Thousands of businesses and several branches of the US government are now thought to have been affected by the attack on software firm SolarWinds.
The Austin-based company has fallen victim to a massive supply chain attack believed to be the work of state-sponsored hackers.
Along with the US treasury and commerce departments, the Department of Homeland Security is now thought to have been affected by the attack. In a statement to the SEC today, SolarWinds said it had notified 33,000 customers of its recent hack, but that only 18,000 of these used the affected version of its Orion platform.
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According to FireEye, the attackers breached the software provider and then deployed updates for Solarwinds' Orion software that were filled with malware in order to infect the networks of organizations as well as multiple government agencies in the US.
While sources that spoke with the Washington Post credited the Russian-based hacking group APT29 or Cozy Bear with the attack, FireEye instead gave the group the code name of UNC2452 until it could be proven that APT29 really was responsible.
Microsoft also confirmed that SolarWinds had fallen victim to a cyberattack in a series of security alerts privately sent out to its customers on Sunday.
Using updates to deploy malware
In a security advisory sent out late on Sunday, SolarWinds admitted that its Orion software platform was breached in a targeted attack, saying:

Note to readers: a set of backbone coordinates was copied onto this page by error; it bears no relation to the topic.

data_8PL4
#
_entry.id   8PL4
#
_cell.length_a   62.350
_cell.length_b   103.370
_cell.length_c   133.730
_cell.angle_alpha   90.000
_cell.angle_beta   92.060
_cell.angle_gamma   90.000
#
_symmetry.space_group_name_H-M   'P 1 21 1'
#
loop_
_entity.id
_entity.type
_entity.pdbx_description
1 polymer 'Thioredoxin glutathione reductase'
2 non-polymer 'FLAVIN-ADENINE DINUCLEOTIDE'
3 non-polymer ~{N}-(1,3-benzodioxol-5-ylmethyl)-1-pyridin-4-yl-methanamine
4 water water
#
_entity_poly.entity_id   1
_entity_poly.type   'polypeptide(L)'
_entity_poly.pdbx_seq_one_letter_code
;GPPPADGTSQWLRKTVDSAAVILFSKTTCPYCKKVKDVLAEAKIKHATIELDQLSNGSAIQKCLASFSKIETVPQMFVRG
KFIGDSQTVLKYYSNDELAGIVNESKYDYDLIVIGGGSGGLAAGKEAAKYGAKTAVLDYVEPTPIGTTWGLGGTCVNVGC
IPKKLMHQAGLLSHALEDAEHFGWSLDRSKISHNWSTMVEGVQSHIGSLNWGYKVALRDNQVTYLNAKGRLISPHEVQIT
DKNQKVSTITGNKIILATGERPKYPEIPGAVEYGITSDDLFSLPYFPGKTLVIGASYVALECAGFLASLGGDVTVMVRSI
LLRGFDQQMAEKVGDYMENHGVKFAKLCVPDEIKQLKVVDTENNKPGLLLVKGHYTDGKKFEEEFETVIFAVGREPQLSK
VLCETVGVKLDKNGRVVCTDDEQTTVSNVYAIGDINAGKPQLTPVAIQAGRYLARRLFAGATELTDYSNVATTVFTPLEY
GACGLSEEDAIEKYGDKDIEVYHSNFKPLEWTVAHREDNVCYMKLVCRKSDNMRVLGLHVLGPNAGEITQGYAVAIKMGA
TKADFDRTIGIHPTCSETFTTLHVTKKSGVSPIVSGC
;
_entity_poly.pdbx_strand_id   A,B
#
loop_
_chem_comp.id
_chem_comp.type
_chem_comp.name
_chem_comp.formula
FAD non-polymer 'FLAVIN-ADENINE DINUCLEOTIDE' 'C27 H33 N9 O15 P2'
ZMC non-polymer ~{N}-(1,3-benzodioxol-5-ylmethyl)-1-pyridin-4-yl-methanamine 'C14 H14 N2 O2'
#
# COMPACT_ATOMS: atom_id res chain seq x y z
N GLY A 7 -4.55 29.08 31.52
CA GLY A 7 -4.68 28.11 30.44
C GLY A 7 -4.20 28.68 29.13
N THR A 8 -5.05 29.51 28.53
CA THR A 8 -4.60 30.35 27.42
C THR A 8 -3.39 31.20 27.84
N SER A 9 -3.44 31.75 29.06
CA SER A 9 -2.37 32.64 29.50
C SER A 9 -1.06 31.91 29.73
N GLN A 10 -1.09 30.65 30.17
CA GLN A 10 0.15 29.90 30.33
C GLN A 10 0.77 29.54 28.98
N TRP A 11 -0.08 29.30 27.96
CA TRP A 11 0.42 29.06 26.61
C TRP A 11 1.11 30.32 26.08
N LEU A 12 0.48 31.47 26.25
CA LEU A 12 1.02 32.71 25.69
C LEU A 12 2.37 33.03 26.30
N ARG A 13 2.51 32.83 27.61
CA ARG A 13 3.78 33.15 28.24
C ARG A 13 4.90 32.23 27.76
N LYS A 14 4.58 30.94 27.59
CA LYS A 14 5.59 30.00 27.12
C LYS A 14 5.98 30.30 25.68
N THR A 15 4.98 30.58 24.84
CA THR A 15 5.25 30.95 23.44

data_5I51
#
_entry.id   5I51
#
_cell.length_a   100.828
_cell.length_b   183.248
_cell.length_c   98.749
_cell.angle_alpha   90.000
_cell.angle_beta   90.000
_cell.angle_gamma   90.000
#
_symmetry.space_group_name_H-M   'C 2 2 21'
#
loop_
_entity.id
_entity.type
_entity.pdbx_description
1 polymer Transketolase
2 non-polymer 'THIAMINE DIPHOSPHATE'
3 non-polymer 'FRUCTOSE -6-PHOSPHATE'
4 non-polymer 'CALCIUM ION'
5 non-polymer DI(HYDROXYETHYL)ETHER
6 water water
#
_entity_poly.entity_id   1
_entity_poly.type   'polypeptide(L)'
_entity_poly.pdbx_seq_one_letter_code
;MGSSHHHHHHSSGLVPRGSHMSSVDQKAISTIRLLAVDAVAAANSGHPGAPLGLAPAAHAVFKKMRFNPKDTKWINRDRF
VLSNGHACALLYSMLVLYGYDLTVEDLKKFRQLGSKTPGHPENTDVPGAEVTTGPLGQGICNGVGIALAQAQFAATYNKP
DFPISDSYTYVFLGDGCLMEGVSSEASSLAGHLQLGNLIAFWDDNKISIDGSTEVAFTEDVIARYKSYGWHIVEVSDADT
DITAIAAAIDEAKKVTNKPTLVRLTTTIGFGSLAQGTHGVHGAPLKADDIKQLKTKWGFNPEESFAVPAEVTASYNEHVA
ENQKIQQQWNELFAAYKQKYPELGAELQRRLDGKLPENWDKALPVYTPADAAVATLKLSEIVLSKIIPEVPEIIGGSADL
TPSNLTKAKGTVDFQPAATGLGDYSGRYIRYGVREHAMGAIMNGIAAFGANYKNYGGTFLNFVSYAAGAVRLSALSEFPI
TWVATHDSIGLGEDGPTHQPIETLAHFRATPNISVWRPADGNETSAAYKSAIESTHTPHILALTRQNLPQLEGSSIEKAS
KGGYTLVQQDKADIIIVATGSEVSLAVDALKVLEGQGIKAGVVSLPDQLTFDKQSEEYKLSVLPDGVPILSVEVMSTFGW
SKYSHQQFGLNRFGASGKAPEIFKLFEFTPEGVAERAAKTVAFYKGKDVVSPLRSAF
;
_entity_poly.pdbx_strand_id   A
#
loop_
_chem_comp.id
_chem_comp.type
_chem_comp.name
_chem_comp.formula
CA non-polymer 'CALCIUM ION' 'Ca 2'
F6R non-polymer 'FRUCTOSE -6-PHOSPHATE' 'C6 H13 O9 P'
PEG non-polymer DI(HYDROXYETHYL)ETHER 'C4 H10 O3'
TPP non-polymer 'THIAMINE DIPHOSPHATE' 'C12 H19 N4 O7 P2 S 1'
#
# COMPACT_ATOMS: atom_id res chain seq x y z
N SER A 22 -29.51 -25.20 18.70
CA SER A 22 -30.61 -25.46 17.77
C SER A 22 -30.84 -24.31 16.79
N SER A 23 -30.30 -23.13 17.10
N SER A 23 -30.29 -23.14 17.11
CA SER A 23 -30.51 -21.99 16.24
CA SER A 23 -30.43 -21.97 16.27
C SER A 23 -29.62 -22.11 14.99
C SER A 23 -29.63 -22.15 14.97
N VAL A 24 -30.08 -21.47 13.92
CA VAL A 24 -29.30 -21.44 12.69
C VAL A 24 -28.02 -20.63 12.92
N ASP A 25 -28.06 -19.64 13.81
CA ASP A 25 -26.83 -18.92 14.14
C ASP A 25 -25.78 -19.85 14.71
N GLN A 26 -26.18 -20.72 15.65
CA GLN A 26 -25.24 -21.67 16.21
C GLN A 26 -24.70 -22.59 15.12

“SolarWinds has just been made aware our systems experienced a highly sophisticated, manual supply chain attack on SolarWinds Orion Platform software builds for versions 2019.4 HF 5 and 2020.2 with no hotfix or 2020.2 HF 1. We have been advised this attack was likely conducted by an outside nation state and intended to be a narrow, extremely targeted, and manually executed attack, as opposed to a broad, system-wide attack.”
FirEye has named the malware deployed in SolarWinds' Orion updates Sunburst while Microsoft has given it the name Solorigate and added detection rules to its antivirus software. The cybersecurity firm also published a technical report as well as a set of detection rules on GitHub.
SolarWinds plans to release a new update (2020.2.1 HF 2) on Tuesday that “replaces the compromised component and provides several additional security enhancements”.
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